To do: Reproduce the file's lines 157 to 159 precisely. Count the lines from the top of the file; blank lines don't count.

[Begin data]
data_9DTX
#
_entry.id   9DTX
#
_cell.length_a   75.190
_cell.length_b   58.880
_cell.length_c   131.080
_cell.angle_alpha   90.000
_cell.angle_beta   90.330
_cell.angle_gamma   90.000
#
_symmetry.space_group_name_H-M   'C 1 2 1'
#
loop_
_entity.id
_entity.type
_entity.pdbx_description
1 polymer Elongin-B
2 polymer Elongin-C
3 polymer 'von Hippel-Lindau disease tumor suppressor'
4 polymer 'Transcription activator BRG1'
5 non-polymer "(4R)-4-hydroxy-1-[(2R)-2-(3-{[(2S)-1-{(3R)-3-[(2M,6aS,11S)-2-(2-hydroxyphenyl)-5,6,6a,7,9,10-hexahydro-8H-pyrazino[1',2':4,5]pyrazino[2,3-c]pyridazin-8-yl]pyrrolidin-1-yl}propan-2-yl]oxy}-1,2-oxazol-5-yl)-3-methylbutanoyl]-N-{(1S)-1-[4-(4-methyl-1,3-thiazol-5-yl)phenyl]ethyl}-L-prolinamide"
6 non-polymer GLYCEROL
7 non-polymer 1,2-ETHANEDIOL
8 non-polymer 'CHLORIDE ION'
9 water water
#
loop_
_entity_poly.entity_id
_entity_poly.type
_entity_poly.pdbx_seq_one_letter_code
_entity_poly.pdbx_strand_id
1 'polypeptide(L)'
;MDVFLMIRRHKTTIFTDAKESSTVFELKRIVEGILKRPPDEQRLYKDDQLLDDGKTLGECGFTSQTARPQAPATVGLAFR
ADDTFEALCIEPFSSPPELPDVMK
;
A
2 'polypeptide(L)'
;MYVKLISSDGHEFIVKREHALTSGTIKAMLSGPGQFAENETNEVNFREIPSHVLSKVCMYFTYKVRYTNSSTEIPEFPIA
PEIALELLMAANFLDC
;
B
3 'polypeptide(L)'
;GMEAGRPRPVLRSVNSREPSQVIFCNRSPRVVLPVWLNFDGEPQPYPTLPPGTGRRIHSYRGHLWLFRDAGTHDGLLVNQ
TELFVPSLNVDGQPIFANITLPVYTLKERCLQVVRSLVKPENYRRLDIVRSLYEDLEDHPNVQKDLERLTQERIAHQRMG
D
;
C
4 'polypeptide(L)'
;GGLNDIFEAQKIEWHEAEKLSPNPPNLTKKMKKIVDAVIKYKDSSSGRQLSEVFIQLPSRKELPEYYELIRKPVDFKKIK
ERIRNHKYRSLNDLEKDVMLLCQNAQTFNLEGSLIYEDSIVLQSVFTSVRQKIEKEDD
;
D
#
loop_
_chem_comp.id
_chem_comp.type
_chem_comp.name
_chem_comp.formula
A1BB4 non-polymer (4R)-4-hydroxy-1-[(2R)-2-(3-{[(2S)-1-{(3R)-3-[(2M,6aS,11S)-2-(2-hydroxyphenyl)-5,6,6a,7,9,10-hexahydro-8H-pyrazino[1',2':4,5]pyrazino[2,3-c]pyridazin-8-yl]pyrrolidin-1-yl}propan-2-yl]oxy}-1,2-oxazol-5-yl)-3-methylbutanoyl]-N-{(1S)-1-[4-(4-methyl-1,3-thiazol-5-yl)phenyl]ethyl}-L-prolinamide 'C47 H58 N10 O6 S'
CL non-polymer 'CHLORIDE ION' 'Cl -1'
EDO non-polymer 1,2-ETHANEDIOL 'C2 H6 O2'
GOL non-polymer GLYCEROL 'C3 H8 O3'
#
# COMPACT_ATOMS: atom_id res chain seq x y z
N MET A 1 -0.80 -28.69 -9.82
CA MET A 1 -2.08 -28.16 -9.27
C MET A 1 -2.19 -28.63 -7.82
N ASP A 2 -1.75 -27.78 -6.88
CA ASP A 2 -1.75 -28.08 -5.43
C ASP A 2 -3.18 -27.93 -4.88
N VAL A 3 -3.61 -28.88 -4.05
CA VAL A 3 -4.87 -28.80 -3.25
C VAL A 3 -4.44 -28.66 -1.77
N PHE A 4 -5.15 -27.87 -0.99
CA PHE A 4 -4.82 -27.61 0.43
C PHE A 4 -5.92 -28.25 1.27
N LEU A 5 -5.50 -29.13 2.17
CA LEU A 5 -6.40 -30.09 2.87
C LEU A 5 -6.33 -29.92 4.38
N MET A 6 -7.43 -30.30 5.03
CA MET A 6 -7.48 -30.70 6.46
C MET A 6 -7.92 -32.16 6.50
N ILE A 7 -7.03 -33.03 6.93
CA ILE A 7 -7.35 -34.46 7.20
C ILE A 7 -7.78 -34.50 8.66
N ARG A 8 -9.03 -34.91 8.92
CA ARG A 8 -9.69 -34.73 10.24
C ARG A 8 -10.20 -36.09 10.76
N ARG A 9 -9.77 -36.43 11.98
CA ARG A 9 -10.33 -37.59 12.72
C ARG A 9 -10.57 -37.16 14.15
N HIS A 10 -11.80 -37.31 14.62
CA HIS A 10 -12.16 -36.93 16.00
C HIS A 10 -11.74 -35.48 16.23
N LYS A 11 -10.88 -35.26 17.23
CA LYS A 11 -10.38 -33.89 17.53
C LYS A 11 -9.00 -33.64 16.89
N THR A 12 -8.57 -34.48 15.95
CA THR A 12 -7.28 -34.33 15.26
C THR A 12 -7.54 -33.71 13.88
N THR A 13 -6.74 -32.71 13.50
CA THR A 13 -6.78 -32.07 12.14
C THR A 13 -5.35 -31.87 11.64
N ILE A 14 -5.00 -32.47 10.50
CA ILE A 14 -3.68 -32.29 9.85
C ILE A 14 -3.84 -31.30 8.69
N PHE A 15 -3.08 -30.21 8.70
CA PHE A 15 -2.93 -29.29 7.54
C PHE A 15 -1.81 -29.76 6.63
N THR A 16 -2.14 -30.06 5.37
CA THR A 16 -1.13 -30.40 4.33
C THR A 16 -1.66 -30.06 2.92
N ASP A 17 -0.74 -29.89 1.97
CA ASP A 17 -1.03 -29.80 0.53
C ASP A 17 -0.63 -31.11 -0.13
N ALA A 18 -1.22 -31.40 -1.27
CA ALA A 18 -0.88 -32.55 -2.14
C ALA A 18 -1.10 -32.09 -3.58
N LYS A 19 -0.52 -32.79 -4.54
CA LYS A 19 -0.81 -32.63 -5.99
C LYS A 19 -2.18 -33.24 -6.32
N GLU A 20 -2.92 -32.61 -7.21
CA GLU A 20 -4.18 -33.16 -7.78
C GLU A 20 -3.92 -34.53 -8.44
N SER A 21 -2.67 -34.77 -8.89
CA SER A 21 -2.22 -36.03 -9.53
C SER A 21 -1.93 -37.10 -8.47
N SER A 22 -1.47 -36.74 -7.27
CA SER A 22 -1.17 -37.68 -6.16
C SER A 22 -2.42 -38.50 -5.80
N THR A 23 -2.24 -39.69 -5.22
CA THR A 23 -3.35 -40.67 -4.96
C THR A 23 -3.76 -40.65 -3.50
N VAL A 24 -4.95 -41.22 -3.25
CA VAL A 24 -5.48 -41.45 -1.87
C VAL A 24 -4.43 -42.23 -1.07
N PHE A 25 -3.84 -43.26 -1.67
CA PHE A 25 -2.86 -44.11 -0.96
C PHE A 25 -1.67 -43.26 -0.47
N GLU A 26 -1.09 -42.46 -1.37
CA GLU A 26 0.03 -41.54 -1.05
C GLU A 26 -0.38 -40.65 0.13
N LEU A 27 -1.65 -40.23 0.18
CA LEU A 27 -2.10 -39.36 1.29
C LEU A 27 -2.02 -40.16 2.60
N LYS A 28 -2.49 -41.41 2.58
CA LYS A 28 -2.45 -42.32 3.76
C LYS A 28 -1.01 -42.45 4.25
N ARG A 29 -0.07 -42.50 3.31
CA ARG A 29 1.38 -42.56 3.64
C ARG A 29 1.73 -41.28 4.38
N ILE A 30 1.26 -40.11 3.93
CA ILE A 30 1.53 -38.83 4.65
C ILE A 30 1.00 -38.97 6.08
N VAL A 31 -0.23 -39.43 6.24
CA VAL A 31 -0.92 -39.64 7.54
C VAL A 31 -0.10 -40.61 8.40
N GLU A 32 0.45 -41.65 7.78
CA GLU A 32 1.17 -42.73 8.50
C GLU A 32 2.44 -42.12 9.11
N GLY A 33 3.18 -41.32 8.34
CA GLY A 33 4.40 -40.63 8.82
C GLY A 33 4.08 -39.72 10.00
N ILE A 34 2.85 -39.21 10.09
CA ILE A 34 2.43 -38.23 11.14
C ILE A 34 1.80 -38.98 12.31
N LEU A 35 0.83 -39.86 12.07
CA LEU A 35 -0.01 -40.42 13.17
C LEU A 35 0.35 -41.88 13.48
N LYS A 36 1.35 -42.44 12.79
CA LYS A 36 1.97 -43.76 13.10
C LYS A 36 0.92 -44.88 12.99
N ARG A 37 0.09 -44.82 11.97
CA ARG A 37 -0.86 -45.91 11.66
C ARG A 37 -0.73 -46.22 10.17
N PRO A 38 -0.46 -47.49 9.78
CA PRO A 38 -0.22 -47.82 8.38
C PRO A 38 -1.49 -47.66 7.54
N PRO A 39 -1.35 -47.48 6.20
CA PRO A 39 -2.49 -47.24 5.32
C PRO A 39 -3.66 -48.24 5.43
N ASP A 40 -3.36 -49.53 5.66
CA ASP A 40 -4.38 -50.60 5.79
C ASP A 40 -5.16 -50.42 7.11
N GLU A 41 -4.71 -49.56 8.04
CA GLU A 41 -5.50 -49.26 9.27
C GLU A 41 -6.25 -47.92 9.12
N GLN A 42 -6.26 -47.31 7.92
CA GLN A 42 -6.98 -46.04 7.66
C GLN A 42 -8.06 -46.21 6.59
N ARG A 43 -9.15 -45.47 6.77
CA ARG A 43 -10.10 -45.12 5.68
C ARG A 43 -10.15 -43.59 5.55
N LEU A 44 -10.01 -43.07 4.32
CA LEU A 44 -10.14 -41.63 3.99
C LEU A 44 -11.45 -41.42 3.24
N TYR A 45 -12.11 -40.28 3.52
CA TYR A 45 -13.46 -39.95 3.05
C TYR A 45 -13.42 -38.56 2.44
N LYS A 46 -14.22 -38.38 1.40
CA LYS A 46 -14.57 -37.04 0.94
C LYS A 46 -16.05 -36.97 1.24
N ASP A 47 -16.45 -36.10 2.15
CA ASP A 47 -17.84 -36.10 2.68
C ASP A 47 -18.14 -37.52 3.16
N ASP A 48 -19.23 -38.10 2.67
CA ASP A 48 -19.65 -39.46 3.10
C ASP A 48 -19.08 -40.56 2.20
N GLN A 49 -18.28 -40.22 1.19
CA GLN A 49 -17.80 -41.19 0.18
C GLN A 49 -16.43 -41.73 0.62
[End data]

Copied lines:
CA VAL A 31 -0.92 -39.64 7.54
C VAL A 31 -0.10 -40.61 8.40
N GLU A 32 0.45 -41.65 7.78